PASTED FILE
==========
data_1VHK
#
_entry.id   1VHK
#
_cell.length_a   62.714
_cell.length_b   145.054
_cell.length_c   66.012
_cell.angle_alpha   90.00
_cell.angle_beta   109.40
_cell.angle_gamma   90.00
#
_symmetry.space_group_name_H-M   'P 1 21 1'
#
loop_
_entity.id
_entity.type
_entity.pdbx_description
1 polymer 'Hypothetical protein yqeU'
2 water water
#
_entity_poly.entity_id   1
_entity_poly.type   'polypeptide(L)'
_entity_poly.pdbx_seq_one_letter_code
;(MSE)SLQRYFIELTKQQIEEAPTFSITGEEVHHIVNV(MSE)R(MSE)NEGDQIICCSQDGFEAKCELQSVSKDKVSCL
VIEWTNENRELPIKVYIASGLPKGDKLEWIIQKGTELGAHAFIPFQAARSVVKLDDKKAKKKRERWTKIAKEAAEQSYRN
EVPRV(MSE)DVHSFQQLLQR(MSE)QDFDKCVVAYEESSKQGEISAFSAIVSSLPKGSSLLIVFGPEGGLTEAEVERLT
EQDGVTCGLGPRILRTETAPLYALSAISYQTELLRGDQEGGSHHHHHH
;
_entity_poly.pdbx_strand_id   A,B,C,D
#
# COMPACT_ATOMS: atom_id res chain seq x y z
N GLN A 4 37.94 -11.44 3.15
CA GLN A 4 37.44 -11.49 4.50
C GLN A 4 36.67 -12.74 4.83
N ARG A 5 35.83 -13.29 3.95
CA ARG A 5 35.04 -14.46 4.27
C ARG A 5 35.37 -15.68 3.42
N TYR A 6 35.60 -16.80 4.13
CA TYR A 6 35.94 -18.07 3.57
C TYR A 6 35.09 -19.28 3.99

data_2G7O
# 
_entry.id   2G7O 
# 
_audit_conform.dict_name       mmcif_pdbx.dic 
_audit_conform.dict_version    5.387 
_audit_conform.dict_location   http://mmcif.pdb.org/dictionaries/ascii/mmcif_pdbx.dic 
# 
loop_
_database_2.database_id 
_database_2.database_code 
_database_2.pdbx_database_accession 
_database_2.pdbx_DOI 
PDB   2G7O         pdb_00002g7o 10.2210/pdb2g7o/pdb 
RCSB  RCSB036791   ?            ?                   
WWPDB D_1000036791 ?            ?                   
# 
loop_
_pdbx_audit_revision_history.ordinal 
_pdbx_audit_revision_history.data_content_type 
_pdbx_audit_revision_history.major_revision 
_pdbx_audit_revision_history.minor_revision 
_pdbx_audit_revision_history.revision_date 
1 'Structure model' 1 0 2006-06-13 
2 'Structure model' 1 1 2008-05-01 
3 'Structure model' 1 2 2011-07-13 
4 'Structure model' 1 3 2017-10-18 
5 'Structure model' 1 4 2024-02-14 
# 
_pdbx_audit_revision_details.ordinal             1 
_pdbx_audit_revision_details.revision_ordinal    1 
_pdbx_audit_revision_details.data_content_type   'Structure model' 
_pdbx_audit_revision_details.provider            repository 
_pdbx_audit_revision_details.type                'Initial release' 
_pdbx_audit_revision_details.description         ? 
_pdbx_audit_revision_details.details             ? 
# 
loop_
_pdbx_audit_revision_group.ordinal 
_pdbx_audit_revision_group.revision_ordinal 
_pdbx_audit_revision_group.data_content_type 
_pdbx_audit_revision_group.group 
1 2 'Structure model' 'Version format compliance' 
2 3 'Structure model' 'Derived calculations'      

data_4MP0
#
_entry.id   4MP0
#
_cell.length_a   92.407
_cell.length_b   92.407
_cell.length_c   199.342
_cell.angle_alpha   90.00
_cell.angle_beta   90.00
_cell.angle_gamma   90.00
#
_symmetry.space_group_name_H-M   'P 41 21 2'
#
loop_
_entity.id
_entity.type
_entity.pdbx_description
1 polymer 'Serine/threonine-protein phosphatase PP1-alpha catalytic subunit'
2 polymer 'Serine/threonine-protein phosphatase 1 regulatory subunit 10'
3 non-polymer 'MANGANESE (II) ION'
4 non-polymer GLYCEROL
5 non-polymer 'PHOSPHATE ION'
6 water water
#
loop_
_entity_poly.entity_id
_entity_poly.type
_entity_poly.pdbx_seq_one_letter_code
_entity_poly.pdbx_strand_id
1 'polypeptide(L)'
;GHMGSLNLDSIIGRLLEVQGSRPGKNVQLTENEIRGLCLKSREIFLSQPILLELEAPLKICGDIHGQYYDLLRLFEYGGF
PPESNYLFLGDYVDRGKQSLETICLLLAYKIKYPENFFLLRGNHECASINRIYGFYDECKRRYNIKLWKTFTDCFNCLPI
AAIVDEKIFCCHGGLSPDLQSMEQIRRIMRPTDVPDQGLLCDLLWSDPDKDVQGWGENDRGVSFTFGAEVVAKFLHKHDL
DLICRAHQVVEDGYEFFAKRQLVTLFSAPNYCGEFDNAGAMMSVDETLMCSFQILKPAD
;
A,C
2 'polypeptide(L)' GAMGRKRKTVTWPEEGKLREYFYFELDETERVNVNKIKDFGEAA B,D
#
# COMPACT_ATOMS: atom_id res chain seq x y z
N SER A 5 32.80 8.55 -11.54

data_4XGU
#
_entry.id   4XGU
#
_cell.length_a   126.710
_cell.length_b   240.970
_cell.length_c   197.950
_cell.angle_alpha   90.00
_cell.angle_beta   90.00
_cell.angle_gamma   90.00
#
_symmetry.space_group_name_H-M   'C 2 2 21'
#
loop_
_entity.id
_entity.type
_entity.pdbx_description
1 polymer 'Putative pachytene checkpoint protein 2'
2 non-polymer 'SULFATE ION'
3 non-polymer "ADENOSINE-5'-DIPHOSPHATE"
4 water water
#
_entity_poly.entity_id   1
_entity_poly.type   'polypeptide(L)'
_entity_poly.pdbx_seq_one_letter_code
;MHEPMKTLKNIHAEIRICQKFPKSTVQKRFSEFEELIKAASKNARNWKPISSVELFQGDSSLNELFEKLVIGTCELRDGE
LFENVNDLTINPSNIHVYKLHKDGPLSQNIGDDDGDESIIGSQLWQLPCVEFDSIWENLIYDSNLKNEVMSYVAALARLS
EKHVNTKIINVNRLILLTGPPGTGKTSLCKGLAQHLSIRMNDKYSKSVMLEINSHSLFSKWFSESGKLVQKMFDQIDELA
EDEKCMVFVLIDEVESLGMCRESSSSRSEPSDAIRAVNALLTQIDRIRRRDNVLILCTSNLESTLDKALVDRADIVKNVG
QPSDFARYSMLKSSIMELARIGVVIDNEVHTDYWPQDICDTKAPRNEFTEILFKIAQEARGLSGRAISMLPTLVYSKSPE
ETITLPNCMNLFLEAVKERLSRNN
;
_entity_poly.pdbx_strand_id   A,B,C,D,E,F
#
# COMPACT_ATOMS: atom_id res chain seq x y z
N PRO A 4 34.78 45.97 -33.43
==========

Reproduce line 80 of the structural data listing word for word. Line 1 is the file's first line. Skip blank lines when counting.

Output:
_pdbx_audit_revision_group.revision_ordinal 